Ten years ago, on April 18, 2011, Portal 2 came onto the scene. The game developed by Valve was an innovative first-person puzzle platformer that continued the story of the main character Chell and enticed players to think differently. While the first game, Portal, was well received, Portal 2 really captured players with its unique titular gameplay and even more intriguing characters.
These characters happen to be perfect examples of how to portray women as fully realized characters in both the hero and villain roles in a video game. While I would not label Portal 2 as a feminist game, there is definitely a need for discussion on how Portal 2 makes a great example and lays the groundwork for how to craft a female lead (whether hero or villain) that doesn’t fit into a cliche stereotype. The game is a rare instance where both the leads are female, and their gender means nothing to the game. Oftentimes when a character is female the focus can be placed solely on their gender, relying on tropes or even sexualization as an attempt at writing their “character.” While this might not happen to all female characters, Portal 2 stands out by having, well, none of it. Our iconic cast of this tale, Chell and GLaDOS, are simply that: iconic cast members who are not defined by their gender but by their actions.
Throughout Portal 2 you play as Chell, the silent protagonist, where her gender is not a topic of discussion until the end of the game with comments made by the villain GLaDOS. The fact that your character is a woman means nothing in this series, and players might not even realize that Chell is a woman unless they catch a glimpse of her via the portals. This is significant because Chell could really be anyone; she can do anything and is just trying to survive given the circumstances.
Her being silent is not any different than the typical “get stuff done” male protagonists that we have seen in the past. There is a logical, in-universe reason for Chell’s silence beyond the idea of making her an easy vessel for players to step into; in Portal 2 she is silent because she has not used her voice in years—she simply cannot talk.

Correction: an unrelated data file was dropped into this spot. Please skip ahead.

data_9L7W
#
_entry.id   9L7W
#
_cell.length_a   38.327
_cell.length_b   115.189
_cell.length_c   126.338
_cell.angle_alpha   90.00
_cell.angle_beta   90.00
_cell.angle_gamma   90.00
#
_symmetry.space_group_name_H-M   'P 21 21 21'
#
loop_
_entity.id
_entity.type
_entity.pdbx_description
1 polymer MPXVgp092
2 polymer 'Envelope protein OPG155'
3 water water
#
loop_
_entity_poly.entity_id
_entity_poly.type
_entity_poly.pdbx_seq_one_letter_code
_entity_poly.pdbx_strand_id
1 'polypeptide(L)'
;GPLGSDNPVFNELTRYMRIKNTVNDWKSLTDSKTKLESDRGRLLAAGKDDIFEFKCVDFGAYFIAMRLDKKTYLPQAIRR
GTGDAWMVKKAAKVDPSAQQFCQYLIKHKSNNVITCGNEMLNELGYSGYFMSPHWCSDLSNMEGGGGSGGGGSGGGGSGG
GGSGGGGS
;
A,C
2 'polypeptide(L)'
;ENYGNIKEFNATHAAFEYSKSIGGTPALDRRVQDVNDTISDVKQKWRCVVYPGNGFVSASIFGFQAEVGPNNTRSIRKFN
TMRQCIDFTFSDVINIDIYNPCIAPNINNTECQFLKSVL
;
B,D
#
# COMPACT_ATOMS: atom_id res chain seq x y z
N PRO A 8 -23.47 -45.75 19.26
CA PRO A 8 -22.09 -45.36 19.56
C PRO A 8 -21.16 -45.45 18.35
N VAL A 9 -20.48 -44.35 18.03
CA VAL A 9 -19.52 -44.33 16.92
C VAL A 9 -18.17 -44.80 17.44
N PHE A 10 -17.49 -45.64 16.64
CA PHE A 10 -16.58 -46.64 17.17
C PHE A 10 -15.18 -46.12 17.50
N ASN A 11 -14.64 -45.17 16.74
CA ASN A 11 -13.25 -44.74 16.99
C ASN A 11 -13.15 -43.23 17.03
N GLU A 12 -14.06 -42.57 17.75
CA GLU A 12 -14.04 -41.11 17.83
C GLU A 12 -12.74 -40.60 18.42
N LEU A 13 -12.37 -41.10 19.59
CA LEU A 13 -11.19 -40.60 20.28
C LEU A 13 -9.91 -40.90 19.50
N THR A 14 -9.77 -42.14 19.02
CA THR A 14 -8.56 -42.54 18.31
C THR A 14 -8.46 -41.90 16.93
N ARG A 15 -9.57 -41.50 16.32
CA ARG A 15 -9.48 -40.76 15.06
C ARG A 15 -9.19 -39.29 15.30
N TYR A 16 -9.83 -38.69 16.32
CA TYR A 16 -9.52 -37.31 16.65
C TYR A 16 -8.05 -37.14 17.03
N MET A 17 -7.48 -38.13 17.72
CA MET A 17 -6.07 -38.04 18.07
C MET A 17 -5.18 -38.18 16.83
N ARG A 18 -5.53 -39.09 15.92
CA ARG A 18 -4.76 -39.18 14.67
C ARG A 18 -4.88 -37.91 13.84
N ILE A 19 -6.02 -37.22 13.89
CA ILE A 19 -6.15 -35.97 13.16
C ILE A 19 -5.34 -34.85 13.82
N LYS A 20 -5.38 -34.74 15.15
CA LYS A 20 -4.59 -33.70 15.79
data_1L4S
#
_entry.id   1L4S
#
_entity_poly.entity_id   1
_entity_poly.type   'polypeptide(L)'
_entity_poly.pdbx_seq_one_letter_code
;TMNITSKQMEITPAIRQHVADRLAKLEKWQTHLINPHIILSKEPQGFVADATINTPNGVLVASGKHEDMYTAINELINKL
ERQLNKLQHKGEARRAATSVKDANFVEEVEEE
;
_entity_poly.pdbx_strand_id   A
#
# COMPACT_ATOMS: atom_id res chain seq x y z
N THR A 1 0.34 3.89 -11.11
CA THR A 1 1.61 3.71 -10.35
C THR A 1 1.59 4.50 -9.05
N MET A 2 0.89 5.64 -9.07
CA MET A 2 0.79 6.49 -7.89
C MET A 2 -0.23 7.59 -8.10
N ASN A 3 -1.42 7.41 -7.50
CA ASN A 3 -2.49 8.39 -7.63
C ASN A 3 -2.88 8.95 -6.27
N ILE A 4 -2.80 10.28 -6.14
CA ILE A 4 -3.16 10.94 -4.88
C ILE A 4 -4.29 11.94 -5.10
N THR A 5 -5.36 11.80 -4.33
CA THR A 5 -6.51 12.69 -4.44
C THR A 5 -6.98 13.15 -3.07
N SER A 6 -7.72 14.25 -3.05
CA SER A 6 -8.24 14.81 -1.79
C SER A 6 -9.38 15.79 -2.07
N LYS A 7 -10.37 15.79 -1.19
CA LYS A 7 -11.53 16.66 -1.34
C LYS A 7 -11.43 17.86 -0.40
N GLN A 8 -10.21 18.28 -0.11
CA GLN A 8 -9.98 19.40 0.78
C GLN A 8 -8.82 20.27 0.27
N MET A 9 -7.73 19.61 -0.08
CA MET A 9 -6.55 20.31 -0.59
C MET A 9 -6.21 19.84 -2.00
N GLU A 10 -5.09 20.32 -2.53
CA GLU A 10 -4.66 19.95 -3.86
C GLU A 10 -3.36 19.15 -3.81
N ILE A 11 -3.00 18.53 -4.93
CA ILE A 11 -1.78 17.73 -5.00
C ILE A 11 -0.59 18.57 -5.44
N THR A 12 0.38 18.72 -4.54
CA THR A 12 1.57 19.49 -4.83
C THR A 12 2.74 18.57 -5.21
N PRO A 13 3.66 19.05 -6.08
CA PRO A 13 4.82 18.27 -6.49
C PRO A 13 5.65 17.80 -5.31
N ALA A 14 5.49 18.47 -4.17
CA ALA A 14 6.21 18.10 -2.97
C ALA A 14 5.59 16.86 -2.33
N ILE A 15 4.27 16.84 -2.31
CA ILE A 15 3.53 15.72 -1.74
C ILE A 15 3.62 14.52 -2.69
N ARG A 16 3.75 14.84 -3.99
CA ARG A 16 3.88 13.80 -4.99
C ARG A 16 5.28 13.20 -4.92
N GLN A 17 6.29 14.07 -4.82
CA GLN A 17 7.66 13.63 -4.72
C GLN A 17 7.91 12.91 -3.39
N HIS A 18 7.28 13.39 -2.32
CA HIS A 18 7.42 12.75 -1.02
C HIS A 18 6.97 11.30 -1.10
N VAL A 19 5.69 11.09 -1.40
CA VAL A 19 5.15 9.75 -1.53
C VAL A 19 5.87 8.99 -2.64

It is important to note here that Chell is the main character of this game and has to navigate the world of Aperture Science Enrichment Center via puzzles and her portal gun. The significance of Portal 2 is Chell’s depiction of a simplistic, average woman who uses smarts to get through a series of difficult tasks. Even her outfit is simplistic right down her to shoes. It can be so rare that we see this type of depiction of a woman in a video game as we have become accustomed to certain tropes that female characters are given. But Chell does not fit into that mold, in fact Chell is unique in her own way as there are not many other (if any) characters depicted the way that she is.
Where do we begin with GLaDOS (Genetic Lifeform and Disk Operating System)? The game's villain is an AI with a distinct personality and a now-iconic female voice. Not only that, but GLaDOS is witty, evil, and clever, easily one of the highlights of the game and instantly recognizable in any medium. A huge part of Portal 2’s success was GLaDOS’s personality; she both encouraged and belittled players. There is a significant difference between the way that GLaDOS acts between each game in the series. While in Portal her focus is on running her tests to completion, in the sequel she blames Chell for putting her through such torment after being defeated in the first game. Things have become personal and she is not afraid to talk about it.
What makes things even better is how GLaDOS and Chell now have to work together for survival as the game's villain, Wheatley, tries to kill them both. This makes for a delightful, spiteful situation where the characters are constantly at odds but are forced to work together to survive. It may be an old narrative trope, but seeing them together is consistently entertaining. Adding in GLaDOS being extremely outspoken and passive aggressive, it is no wonder she has been titled one of the most memorable video-game villains.
You begin to see the dynamic between these two characters change over Portal 2, as GLaDOS learns more about where her personality came from in the form of Caroline, the personal assistant to Cave Johnson, founder and CEO of Aperture. She slowly becomes aware that testing is not everything, and her tone changes towards Chell, surprisingly becoming quite supportive. The tale of Caroline is a tragic one, and as we learn the details, GLaDOS becomes more trusting of Chell as they are now in a similar situation. Chell now knows all about GLaDOS, and GLaDOS knows all about Chell. What happens between these two characters is what really is quite remarkable: These two women, who have been at odds for so long, become “sisters in arms” as they have to band together against a man who is trying to control them.
Not only is Portal 2 a breakthrough in female representation in a video game by having the core cast be female, but what is even more important is that their gender has nothing to do with the game. Chell and GLaDOS completely avoid typical pitfalls when it comes to female representation in games; they are simply characters in a puzzle game. Chell is not sexualized when she removes part of her orange jumpsuit to reveal a tank top; it is modest without any shots of her body. GLaDOS is powerful, intelligent, and engaging. Neither of these women fit into the stereotype we so often see thrust on women in video games. They don’t fall into categories of a type of woman. They are just complex, unique, interesting characters. And for these reasons, they are icons in video games even 10 years later.